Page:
RAM - Random Access Memory; The most common computer memory which can be used by programs to perform necessary tasks while the computer is on; an integrated circuit memory chip allows information to be stored or accessed in any order and all storage locations are equally accessible.

Read-Only - Refers to a disk that cannot be written on or erased by the user.

Resolution - Measures the crispness of images and characters on a screen, usually specified in terms of the number of pixels in a row or column.

ROM -Read-Only Memory;Refers to chips that have programs built into them at the factory.  The user cannot change the contents of such chips.


Scanner - An input device that takes in an optical image and digitizes it into an electronic image represented as binary data. This can be used to create a computerized version of a photo or illustration.

SCSI Card - Small Computer System Interface Card; This card uses only one slot and can connect as many as seven devices to the system unit.

Search Engine - A software program that searches a database and gathers and reports information that contains or is related to specified terms;  A website whose primary function is providing a search engine for gathering and reporting information available on the Internet or a portion of the Internet.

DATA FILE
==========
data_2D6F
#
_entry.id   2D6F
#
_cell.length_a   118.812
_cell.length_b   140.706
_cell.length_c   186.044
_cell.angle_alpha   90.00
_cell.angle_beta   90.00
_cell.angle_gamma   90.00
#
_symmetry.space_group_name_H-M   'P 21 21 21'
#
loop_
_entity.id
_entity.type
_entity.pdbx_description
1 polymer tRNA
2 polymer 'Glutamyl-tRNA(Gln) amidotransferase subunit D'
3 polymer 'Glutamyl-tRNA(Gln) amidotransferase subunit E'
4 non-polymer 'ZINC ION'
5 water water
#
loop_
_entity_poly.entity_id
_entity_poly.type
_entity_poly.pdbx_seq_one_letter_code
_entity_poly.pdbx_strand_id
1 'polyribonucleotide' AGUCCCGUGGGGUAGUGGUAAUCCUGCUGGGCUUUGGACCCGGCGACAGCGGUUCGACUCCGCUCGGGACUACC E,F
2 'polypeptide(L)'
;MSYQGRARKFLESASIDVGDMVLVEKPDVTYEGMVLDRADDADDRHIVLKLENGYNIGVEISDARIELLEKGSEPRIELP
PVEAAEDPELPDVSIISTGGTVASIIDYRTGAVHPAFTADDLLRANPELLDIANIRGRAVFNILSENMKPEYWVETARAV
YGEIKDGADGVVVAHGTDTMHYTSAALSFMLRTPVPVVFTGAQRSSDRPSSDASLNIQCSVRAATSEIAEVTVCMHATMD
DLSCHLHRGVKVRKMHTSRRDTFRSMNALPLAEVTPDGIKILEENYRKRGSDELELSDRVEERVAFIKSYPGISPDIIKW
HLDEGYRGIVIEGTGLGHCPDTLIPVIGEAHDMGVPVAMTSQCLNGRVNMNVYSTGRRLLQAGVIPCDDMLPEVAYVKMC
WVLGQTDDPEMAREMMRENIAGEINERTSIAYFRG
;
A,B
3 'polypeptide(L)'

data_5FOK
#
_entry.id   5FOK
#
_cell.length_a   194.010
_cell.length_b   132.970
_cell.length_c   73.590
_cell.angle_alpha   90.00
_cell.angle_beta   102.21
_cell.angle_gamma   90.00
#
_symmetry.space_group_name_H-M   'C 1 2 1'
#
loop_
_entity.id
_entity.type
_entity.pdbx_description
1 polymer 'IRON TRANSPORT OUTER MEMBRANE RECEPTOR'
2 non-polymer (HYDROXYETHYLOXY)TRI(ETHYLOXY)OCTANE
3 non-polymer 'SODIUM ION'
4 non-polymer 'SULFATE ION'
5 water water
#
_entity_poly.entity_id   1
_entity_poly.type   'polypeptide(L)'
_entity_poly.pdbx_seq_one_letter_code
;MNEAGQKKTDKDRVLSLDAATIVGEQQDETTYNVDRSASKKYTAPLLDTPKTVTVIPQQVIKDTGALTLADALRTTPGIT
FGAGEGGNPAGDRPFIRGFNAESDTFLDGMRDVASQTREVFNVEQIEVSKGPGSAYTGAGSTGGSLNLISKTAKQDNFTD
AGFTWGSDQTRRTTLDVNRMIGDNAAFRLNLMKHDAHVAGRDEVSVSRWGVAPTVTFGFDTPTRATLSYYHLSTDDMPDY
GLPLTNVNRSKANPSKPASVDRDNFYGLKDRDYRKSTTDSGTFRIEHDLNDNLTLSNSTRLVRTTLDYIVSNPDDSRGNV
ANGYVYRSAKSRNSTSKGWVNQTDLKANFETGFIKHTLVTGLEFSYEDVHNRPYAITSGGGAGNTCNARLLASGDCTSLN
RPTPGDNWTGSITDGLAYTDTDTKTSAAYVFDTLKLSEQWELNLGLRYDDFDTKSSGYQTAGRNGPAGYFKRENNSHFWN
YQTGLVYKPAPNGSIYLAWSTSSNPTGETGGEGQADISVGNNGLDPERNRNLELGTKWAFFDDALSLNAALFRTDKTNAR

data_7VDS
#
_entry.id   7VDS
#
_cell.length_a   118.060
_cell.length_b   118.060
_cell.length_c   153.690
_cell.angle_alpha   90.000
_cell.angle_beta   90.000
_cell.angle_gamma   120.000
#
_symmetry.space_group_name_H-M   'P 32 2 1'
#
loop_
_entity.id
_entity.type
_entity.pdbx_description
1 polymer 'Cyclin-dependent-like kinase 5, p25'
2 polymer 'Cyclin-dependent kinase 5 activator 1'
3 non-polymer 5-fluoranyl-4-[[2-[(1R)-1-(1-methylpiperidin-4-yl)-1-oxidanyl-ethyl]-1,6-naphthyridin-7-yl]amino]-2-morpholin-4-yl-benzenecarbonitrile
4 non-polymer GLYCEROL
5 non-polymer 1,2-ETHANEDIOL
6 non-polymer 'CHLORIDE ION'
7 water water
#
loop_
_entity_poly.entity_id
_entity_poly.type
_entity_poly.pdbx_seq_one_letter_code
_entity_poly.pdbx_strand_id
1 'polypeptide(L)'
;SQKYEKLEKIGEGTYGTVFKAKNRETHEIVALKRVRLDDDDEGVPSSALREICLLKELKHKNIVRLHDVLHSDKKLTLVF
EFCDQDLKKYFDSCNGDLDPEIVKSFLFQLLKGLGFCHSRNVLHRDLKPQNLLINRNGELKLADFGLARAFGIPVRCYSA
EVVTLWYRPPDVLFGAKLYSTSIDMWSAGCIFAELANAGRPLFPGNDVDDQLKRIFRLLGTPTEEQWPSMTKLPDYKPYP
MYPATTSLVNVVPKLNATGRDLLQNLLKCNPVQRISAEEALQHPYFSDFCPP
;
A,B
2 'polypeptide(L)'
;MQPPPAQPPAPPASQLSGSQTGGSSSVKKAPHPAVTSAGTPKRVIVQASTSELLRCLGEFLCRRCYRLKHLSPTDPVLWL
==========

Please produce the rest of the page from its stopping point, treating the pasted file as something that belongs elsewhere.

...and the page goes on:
Software - Written programs or procedures or rules and associated documentation pertaining to the operation of a computer system and that are stored in read/write memory.

Spreadsheet - A type of application program which manipulates numerical and string data in rows and columns of cells. The value in a cell can be calculated from a formula which can involve other cells. A value is recalculated automatically whenever a value on which it depends changes. Different cells may be displayed with different formats.

Surge Protector - Device separating the computer from the power source of the wall outlet.  When a voltage surge occurs, a circuit breaker is activated, protecting the computer system.


TCP/IP - Transmission Control Protocol and Internet Protocol; The two standard protocols for all communications on the Internet.




Virtual Memory - Feature of an operating system that increases the amount of memory available to run programs.


Windows -  Microsoft's proprietary operating system and user interface software released in 1985 to run on top of MS-DOS.

Winzip - A Microsoft Windows archiving and compression program; has a graphical user interface front-end; can be obtained as shareware, on evaluation, or as a licensed copy; includes a helpful help file.

Word Processor - A program used to create and print (chiefly textual) documents that might otherwise be prepared on a typewriter. The key advantage of word processor is its ability to make changes easily, such as correcting spelling, changing margins, or adding, deleting, and relocating entire blocks of text. Once created, the document can be printed quickly and accurately and saved for later modifications.  Today most popular word processors, such as Microsoft Word, offer a much greater range of facilities than the first such programs.

World Wide Web (WWW) - The complete set of documents residing on all Internet servers that use the HTTP protocol, accessible to users via a simple point-and-click system.